As you read this, it will be no more than 3 days before Houston votes on HERO. It will be no more than 3 weeks before the Transgender Day of Remembrance. I trust the connection is not lost upon you, nevertheless, I will elaborate.
As the visibility of the movement for Trans equality increases, in certain quarters their will be a proportional increase in resistance. There is a toxic feedback loop in play that we should be well aware of and be prepared to work against. The loop, actually best described as a triangle, is structured thus: as trans people (and their allies) work for equality, those who profit politically and personally from demonizing trans people ramp up their rhetoric against their chosen scapegoats, which in turn infests the culture with misconceptions and outright lies that paint trans people as a threat to “normal” people and sound morals, making trans people the natural target of unstable and violent people who seek to do us harm, as well as the vagaries of the political sheep they control. Which returns us to the beginning – the need to push for equality and acceptance.
As I wrote about in my last entry, the forces of the Traditionalist Pharisees be they political, religious, and/or cultural are doubling down on the HERO vote for good reason. It can serve as a very real cultural milestone. If they can convince the 4th largest city in the country to surrender to fear and ignorance, to say nothing of deliberate mis-information then, they hope, they may be able to turn the greater public conversation regarding transgender rights back in their direction. In city after city, particularly across the south and middle America, cities and school districts and colleges and counties and sometimes states are considering policy shifts which may be favorable or unfavorable and often these turn on the pressure brought to bear by vocal constituents – even if the constituents are speaking in clearly non-factual terms. For the Pharisees to be able to trumpet a victory in Houston would serve as powerful motivation to those people.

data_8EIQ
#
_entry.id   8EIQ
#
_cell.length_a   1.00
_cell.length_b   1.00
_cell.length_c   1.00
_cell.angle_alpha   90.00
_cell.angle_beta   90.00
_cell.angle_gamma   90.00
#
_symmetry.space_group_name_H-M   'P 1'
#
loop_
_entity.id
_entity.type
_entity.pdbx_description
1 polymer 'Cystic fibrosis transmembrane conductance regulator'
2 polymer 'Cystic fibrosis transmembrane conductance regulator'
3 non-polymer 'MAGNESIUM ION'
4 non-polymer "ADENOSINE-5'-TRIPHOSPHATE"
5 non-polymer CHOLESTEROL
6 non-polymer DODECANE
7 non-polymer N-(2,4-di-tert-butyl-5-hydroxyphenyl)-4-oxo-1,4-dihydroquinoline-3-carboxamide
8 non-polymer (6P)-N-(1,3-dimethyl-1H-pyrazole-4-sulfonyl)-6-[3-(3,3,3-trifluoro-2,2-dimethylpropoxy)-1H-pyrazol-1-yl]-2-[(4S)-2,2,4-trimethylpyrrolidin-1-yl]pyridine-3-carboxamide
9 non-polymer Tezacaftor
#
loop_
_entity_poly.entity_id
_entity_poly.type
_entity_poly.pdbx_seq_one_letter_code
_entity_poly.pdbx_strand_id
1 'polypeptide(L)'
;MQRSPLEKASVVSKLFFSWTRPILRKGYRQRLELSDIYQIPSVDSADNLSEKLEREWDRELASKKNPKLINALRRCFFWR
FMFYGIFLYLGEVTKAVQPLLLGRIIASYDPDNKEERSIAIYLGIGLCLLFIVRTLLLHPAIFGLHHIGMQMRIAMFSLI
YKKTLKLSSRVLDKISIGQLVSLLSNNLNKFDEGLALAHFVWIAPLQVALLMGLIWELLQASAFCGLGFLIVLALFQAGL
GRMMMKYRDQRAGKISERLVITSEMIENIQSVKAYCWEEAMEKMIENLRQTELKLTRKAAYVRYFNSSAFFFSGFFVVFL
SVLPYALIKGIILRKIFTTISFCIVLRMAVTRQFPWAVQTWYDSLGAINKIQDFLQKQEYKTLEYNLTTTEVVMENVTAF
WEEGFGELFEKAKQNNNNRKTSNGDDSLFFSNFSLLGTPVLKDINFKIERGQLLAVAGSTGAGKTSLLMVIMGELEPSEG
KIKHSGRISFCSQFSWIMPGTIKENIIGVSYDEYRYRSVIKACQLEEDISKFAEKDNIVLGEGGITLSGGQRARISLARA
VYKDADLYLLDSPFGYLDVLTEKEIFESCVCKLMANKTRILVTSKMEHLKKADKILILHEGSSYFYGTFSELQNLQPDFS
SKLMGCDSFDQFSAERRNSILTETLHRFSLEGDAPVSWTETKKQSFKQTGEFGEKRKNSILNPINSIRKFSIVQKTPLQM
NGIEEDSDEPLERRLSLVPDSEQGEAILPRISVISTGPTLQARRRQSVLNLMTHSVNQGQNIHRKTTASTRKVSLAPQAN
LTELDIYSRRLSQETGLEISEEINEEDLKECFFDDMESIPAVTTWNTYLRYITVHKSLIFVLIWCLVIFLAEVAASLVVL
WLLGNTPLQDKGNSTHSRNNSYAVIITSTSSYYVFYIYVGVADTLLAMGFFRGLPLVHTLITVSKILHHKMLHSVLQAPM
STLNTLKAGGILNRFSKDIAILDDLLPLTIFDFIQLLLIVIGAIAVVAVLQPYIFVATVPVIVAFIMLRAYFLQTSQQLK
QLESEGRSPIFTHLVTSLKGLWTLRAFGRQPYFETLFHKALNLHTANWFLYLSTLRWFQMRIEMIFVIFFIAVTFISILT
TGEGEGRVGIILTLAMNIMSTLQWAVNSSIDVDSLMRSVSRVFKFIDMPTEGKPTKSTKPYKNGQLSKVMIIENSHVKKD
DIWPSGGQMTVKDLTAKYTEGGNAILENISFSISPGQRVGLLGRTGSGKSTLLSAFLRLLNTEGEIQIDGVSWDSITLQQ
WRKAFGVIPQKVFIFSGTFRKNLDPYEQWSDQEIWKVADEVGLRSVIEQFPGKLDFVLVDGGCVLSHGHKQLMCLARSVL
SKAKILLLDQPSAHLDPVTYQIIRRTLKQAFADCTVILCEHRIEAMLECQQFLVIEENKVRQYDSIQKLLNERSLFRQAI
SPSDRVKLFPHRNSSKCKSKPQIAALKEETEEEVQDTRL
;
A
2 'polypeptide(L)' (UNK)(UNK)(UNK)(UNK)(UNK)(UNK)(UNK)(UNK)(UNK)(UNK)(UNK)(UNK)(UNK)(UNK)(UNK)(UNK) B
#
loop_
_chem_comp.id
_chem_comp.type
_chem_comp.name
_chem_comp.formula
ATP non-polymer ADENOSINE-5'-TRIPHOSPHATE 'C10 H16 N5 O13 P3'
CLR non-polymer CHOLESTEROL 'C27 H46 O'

That’s bad enough, on the legal front, because it stampedes office holders and policy makers in an anti-trans direction. But what’s worse is that the poison rhetoric, as exemplified by the “bathroom predator” nonsense is disseminated into the population and reinforces the worst stereotypes about trans people held by the more hateful bigots in the population. It increases the material danger to trans people on both the economic and physical levels. Biased business owners feeling more free to not hire, or fire, trans applicants/employees; landlords more bold in evicting trans tenants; families less willing to accept transitioning “loved” ones; and yes, trans people in greater physical danger of violence.
All problems that we seek to help solve by advocating for measures like HERO. It has been said that the law serves, among other things, as “the great teacher” and we saw that in action in the end of the segregation era. Once the law forced people into the sort of interactions they had previously avoided, they found that the thing they had feared was irrational, and relations improved (albeit, still imperfectly). The role of women in our culture has steadily improved as the law improved regarding their legal status. Those are just a couple of examples. So we must change the legal environment, even in the face of opposition, and in so doing leverage that to change the attitude of those folks who’s heart is in the right place, but are simply trapped in a cultural tradition that’s hostile to our interests.
But in so doing, those who are for various reasons intractable in their anti-trans views increase their commitment to opposing us, and the cycle continues. There’s a direct connection between November 3 and November 20. If HERO dies, the effects will lead to people dying, and not just in Houston. One might even wonder if the year-long debate about it has contributed to the record number of trans women killed in the U.S. this year. We cannot afford to be silent.
Image by: Jônatas Cunha